Dowling One Name Study

John O'Hart

John O'Hart

John O'Hart (1824–1902) was an Irish genealogist. He was born in Crossmolina, Co. Mayo, Ireland.

A committed Roman Catholic, O'Hart originally planned to become a Catholic priest but instead spent 2 years as a police officer. He was an Associate in Arts at the Queen's University of Belfast. He worked at the Commissioners of National Education during the years of the Great Irish Famine. He worked as a genealogist and took an interest in Irish history. He was an Irish nationalist. He died in 1902 in Clontarf near Dublin, at the age of 78.

O'Hart's 800-page The Irish and Anglo-Irish landed gentry (Dublin 1884) was reprinted in 1969, with an introduction by Edward MacLysaght, the first Chief Herald of Ireland. Another work, Irish pedigrees; or, The origin and stem of the Irish nation, first published in 1876, has come out in several subsequent editions.

To complete his genealogies he used the writings of Cú Choigcríche Ó Cléirigh, Dubhaltach Mac Fhirbhisigh and O'Farrell, along with the Annals of the Four Masters, for the medieval pedigrees. He used the works of Bernard Burke, John Collins and others to extend his genealogies past the 17th century.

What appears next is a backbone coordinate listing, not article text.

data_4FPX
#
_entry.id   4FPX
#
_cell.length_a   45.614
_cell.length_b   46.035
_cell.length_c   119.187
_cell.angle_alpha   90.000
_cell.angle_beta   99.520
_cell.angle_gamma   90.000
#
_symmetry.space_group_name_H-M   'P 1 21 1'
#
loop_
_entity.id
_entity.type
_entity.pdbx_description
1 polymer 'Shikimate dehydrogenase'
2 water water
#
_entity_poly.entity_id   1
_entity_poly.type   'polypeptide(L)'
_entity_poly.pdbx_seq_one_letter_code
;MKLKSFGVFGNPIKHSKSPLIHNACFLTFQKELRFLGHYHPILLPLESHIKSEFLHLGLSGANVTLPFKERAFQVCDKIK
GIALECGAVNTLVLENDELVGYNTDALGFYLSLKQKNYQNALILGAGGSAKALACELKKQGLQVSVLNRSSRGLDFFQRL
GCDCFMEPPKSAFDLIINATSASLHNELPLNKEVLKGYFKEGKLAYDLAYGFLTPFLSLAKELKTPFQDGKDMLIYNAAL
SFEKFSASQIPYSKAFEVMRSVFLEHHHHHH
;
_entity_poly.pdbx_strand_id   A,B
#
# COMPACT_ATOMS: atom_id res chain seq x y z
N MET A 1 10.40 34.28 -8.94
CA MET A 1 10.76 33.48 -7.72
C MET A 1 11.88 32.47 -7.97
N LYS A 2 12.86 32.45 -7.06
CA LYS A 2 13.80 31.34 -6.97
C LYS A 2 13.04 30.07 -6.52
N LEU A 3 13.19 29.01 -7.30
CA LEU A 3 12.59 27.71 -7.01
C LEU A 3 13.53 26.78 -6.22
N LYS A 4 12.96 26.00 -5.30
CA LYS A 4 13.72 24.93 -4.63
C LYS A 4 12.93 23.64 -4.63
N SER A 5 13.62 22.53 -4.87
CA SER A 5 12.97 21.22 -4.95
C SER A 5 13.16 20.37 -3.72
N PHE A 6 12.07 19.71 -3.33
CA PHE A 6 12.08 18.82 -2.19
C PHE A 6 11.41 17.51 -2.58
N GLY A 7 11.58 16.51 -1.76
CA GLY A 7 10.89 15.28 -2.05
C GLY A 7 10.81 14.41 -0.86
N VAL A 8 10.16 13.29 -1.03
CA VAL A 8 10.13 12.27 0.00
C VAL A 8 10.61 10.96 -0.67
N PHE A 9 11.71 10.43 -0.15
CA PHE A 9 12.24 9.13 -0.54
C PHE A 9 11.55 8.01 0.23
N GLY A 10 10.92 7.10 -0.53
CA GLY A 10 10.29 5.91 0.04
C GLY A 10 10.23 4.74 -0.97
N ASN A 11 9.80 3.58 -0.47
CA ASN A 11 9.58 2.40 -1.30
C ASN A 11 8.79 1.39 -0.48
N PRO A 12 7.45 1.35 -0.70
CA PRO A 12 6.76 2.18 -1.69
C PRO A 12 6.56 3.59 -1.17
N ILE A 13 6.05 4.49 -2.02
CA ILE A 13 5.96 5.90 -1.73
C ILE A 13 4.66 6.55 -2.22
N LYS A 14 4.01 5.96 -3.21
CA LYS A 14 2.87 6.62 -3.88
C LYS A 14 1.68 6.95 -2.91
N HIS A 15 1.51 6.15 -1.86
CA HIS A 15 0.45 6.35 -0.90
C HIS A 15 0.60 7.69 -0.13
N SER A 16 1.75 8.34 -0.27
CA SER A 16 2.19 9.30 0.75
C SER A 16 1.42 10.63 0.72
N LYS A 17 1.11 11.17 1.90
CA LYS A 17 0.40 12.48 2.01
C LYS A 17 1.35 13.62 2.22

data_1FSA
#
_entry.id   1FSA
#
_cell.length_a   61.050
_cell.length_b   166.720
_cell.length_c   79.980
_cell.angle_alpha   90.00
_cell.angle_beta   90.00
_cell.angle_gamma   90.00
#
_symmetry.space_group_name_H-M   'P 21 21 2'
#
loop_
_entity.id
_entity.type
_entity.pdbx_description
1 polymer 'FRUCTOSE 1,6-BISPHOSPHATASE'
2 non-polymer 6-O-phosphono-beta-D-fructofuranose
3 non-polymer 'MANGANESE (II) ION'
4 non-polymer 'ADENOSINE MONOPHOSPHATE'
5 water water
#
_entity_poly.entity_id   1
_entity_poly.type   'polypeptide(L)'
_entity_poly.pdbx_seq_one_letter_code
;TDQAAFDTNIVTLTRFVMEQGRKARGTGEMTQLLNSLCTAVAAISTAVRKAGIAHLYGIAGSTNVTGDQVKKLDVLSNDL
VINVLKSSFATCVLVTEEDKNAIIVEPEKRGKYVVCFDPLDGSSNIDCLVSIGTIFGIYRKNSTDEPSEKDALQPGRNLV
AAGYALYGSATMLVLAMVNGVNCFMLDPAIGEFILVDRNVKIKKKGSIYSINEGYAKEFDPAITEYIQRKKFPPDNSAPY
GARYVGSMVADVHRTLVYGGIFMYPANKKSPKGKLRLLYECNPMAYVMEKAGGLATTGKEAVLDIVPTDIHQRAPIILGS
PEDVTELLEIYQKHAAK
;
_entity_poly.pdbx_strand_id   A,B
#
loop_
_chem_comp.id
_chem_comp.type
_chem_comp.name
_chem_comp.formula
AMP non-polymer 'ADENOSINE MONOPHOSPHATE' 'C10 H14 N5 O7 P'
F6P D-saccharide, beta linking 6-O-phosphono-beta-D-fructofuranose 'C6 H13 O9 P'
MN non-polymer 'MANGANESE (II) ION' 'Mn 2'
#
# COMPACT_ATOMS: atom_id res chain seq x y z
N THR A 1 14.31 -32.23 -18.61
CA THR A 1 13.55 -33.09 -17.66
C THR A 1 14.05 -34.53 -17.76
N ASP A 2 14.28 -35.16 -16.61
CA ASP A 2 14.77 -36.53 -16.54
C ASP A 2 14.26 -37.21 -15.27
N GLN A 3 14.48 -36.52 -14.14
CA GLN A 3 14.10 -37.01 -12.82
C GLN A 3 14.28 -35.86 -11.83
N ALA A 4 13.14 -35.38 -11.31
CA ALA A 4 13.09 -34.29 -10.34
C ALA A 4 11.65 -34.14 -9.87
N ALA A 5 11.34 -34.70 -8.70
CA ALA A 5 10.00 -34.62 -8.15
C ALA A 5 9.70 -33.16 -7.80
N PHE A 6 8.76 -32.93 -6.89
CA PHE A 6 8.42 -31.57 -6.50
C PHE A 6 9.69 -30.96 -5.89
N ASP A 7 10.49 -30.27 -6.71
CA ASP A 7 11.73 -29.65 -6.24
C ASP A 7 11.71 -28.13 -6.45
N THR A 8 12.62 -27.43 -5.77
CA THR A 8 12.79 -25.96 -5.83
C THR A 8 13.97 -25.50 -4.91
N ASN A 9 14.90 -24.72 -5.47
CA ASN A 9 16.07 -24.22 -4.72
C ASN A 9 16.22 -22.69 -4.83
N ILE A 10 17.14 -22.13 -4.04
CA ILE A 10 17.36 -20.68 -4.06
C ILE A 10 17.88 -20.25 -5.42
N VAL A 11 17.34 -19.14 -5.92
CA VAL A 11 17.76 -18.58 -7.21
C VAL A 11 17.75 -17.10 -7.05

In his Irish Pedigrees, O'Hart presents the legendary origins of the Irish people, from the Biblical Adam and Eve through the kings of ancient Ireland. Irish tradition holds that every Irish person is descended from the king Milesius who emigrated from Spain in approximately 1700 BC, according to the Annals of the Four Masters. O'Hart started each of his genealogies with Adam recording Milesius as his 36th descendant.


According to O'Hart's account, Milesius had four sons, Heber, Ir, Heremon, and Amergin, who were involved, along with their uncle Ithe, in the invasion of ancient Ireland; Milesius, himself, had died during the planning. Because Amergin died during the invasion, he died without issue. It is from the four other invaders--Heber, Ir, Heremon, and Ithe—that the Irish are alleged to descend. These, according to O'Hart, are the four lines from which all true Irish descend. Conn of the Hundred Battles was a descendant of Erimon, and Brian Boru was descended from both Heber and Conn.